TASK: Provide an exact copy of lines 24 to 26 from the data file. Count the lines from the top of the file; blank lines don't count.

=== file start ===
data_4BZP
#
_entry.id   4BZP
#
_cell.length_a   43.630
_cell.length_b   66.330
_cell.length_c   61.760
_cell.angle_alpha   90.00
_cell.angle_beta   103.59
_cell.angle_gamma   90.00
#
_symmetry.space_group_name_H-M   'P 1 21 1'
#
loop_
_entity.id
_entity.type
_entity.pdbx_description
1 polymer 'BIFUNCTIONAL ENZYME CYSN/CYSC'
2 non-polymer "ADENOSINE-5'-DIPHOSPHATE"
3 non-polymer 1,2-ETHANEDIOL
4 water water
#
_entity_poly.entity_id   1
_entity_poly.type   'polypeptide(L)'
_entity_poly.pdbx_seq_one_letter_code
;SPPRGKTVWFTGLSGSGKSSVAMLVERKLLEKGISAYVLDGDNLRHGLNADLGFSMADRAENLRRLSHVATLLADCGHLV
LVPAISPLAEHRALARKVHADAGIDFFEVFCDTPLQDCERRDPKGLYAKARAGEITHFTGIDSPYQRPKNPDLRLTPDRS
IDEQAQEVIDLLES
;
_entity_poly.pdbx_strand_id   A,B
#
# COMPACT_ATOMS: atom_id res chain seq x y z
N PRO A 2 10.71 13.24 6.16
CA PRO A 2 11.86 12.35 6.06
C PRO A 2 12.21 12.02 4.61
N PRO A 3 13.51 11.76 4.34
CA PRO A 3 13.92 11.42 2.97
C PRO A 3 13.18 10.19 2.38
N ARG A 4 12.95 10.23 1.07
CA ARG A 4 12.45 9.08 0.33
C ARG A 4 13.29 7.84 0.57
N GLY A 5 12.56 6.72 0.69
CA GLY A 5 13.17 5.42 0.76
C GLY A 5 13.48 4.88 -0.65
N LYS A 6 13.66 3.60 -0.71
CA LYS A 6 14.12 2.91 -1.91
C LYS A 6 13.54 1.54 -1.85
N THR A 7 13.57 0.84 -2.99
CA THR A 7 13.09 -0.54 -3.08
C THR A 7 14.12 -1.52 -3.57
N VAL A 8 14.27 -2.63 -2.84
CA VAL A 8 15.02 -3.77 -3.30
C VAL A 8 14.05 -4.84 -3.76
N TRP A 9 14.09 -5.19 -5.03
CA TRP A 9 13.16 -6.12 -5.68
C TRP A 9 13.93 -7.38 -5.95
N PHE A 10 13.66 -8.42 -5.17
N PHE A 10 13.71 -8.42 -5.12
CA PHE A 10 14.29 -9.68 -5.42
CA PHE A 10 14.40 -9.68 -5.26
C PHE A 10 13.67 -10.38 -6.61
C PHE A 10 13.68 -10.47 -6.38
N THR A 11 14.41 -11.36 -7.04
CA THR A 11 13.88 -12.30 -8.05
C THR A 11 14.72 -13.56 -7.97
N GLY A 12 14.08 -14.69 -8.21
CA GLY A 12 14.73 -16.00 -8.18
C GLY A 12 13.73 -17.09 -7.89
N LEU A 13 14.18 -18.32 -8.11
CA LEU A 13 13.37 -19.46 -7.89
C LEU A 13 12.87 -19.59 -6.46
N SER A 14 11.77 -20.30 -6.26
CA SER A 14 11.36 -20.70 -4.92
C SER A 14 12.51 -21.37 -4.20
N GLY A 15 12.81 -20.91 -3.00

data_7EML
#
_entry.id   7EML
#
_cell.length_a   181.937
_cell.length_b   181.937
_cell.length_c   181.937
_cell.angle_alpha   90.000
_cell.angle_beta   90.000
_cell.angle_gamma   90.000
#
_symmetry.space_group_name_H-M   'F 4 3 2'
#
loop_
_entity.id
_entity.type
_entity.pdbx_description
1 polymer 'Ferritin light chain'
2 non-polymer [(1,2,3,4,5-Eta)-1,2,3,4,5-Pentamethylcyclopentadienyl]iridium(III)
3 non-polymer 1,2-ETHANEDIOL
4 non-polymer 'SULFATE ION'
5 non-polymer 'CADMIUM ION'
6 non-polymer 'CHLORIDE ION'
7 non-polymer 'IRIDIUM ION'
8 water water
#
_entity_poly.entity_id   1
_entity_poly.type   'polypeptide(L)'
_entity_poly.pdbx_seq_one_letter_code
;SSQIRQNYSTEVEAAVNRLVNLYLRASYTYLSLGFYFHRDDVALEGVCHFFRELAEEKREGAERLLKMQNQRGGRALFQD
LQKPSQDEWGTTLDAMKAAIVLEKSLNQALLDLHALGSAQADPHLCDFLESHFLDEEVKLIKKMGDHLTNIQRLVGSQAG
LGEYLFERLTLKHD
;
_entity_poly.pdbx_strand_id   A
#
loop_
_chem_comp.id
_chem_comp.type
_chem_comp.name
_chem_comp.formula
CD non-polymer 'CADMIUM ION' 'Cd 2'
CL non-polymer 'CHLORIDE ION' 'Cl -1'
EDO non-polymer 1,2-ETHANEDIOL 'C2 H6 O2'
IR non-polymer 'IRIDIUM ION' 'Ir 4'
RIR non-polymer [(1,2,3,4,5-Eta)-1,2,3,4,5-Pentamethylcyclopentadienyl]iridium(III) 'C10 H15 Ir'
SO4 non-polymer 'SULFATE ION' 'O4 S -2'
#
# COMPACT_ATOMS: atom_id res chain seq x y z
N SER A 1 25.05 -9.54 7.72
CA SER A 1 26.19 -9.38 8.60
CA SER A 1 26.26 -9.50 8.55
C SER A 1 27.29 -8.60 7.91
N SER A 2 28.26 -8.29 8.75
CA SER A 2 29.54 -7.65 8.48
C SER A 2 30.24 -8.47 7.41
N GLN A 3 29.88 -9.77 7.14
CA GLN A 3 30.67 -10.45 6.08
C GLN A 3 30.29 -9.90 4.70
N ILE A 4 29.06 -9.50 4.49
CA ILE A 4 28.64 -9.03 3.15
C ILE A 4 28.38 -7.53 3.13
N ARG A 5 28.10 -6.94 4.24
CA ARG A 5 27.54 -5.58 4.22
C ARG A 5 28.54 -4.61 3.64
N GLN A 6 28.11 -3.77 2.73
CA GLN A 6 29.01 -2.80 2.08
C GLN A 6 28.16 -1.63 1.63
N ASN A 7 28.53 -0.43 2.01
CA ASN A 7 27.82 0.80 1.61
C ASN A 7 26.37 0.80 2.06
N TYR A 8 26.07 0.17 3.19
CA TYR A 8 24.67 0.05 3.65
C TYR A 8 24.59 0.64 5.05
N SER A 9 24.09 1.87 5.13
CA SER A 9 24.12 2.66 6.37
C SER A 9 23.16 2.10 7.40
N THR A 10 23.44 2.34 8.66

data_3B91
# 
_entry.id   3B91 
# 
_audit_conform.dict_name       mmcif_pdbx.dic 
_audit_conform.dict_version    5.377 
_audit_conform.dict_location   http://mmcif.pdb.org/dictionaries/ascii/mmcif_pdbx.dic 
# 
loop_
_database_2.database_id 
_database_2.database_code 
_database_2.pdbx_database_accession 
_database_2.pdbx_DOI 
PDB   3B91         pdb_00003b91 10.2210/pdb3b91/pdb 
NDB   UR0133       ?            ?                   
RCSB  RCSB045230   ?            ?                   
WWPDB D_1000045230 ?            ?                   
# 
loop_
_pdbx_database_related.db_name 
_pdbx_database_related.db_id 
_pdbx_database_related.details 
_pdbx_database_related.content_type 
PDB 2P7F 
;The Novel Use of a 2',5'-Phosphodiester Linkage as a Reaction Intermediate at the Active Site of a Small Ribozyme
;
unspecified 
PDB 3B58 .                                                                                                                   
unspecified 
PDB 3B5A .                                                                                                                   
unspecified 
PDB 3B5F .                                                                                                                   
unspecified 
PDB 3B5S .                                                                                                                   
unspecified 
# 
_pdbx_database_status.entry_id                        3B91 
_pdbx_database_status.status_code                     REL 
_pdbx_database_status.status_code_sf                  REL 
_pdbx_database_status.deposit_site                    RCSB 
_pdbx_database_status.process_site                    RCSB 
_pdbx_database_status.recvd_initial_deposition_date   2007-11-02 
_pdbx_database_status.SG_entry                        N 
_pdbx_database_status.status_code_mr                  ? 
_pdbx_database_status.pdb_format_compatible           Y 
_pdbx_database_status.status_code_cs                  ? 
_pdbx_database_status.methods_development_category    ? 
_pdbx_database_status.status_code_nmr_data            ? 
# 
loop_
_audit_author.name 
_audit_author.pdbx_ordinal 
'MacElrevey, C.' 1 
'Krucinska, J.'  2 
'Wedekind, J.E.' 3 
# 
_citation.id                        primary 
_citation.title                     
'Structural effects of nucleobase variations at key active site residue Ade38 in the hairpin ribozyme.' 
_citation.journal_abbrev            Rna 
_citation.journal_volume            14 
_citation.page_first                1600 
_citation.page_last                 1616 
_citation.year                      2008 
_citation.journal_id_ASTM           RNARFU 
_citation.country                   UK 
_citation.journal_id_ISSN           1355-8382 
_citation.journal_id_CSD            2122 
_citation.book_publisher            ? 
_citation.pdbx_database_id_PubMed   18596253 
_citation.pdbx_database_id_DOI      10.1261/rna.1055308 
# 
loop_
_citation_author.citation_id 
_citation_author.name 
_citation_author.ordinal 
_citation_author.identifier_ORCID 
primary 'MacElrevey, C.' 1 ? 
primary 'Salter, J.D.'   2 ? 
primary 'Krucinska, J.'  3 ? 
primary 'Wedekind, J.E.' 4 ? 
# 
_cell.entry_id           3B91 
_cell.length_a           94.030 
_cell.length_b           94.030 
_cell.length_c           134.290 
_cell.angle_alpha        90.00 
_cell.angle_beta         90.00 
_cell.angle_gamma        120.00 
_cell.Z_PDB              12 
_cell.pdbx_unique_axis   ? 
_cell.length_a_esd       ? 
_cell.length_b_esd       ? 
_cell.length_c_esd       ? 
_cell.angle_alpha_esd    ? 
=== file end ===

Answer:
_entity_poly.type   'polypeptide(L)'
_entity_poly.pdbx_seq_one_letter_code
;SPPRGKTVWFTGLSGSGKSSVAMLVERKLLEKGISAYVLDGDNLRHGLNADLGFSMADRAENLRRLSHVATLLADCGHLV